Carbonating, Conditioning, and Aging
Carbonating is the process of adding carbonation to beer. Carbonation accentuates beer flavors and aromatics, and allows the beer to “come-together”. Carbonated beer will develop a layer of foam (or head) when poured. The head will linger on the sides of the glass when consumed; this is called lacing. Well-carbonated beer will have a thick, lingering head composed of small bubbles. It will also leave good lacing, wherein you can see layers of foam develop from subsequent sips. Carbonating itself is a very straight-forward process; the following processes of condition and aging can be a bit more complicated.
Different styles of beer will call for different levels of carbonation. Carbonation is measure by a number of volumes of CO2. This can range anywhere from 1.5 volumes of CO2 on the very low end, up to 5.0 on the very high side. Most beers will fall in the 2.0 - 3.0 range. Generally, light colored and hoppy beers will be more highly carbonated, while darker, maltier beers will have lower levels of carbonation.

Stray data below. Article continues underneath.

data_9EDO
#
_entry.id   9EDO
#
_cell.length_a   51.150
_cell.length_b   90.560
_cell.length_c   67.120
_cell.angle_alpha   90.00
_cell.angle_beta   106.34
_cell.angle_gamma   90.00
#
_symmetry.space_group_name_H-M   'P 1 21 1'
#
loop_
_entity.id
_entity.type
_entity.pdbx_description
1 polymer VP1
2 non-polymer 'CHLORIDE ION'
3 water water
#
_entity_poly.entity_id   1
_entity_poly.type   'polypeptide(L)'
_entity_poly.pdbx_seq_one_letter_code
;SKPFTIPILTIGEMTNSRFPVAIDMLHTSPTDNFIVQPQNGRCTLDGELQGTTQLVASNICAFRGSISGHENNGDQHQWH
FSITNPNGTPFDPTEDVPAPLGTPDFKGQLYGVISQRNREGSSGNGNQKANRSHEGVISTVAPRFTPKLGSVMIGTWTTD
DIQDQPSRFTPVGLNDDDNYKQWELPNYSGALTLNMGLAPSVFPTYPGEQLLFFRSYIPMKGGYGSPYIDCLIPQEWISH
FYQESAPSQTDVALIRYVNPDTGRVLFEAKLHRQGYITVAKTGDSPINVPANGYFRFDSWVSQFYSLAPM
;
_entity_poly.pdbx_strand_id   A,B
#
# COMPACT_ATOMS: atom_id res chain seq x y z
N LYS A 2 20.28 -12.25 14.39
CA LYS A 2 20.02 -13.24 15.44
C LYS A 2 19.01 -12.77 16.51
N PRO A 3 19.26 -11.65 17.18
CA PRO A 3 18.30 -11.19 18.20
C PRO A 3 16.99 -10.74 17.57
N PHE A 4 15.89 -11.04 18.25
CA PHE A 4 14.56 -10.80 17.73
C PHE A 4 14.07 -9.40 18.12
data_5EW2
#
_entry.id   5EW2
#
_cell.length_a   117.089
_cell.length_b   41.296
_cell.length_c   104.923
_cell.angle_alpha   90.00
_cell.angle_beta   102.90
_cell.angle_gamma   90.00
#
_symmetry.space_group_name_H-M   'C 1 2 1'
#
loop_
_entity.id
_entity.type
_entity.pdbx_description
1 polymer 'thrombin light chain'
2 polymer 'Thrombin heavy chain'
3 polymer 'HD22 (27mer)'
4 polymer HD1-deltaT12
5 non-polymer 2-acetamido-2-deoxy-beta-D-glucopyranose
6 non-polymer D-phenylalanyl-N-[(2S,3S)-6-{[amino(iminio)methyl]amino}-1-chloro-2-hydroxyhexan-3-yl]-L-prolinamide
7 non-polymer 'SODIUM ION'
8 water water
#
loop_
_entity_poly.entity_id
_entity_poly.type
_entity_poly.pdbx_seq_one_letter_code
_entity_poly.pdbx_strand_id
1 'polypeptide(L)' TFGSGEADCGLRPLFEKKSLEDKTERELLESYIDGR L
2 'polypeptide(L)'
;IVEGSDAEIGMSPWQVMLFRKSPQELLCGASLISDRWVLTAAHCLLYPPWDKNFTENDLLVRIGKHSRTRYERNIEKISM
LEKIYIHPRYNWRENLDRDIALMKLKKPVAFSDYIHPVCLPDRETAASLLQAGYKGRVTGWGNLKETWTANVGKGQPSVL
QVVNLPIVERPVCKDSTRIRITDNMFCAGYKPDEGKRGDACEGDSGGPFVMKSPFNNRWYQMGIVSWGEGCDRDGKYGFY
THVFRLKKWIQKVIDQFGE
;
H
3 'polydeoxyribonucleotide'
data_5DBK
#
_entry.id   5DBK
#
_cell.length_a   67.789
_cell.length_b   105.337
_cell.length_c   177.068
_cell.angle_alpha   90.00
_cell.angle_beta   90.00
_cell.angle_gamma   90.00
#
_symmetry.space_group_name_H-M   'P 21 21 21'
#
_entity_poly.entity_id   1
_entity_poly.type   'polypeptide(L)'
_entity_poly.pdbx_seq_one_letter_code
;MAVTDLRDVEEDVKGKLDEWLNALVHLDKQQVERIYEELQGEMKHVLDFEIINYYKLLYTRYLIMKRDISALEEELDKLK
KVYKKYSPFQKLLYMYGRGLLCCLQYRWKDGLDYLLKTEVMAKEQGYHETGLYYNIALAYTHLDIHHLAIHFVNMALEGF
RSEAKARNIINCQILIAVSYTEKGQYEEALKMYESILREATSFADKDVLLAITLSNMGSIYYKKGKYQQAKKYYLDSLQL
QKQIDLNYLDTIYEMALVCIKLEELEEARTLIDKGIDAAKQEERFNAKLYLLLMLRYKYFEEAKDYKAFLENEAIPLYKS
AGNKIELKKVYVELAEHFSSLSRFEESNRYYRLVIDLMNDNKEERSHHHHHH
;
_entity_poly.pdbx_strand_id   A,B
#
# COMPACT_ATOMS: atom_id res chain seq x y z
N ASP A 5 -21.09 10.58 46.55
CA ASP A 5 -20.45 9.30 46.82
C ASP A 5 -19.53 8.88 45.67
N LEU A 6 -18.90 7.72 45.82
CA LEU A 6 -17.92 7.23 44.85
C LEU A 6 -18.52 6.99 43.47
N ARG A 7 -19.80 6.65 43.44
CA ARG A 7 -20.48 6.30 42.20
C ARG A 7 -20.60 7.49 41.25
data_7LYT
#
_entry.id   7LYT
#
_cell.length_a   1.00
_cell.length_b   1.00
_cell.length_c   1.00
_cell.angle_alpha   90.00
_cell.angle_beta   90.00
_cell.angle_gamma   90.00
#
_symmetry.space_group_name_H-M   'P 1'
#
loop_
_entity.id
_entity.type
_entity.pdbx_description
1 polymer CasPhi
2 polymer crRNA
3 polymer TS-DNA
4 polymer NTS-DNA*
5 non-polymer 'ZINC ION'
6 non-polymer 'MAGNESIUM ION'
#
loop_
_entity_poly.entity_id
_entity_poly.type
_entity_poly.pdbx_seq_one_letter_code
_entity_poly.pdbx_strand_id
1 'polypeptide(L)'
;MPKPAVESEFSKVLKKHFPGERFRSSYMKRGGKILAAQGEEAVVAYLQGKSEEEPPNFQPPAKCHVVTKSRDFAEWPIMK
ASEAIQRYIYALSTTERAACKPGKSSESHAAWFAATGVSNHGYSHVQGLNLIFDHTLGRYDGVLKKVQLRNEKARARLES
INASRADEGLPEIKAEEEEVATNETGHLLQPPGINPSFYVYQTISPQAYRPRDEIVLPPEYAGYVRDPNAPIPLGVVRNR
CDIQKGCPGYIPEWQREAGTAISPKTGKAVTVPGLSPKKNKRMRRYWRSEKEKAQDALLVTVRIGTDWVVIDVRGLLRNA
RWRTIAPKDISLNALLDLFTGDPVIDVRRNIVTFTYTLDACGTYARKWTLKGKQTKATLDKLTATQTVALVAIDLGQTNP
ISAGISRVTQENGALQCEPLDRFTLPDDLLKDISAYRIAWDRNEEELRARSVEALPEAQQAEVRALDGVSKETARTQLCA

Brewers will usually bottle their brews using a process called bottle conditioning. Those with the inclination may find themselves kegging homebrew. The fundamentals between these two processes are the same, the means different.
Conditioning is the process wherein flavors meld together, under the influence of carbonation. This is the main differentiator between “green” (young) beer and properly aged beer. For example, IPAs may never really taste “good” until they are conditioned; going into and coming out of the fermenter, they taste overly bitter with very little hops flavor and aromas. Once carbonated and conditioned, however, hops flavors and aromatics are accentuated, bitterness seems to become toned down a bit, and the beer really comes together.
The timeframe for conditioning is not consistent between beer styles, and depends on several factors. These factors can include alcohol level, malt bill, and temperature of storage. Generally, at least 2 weeks under carbonation will properly condition most beers, though some beers may benefit from extended conditioning.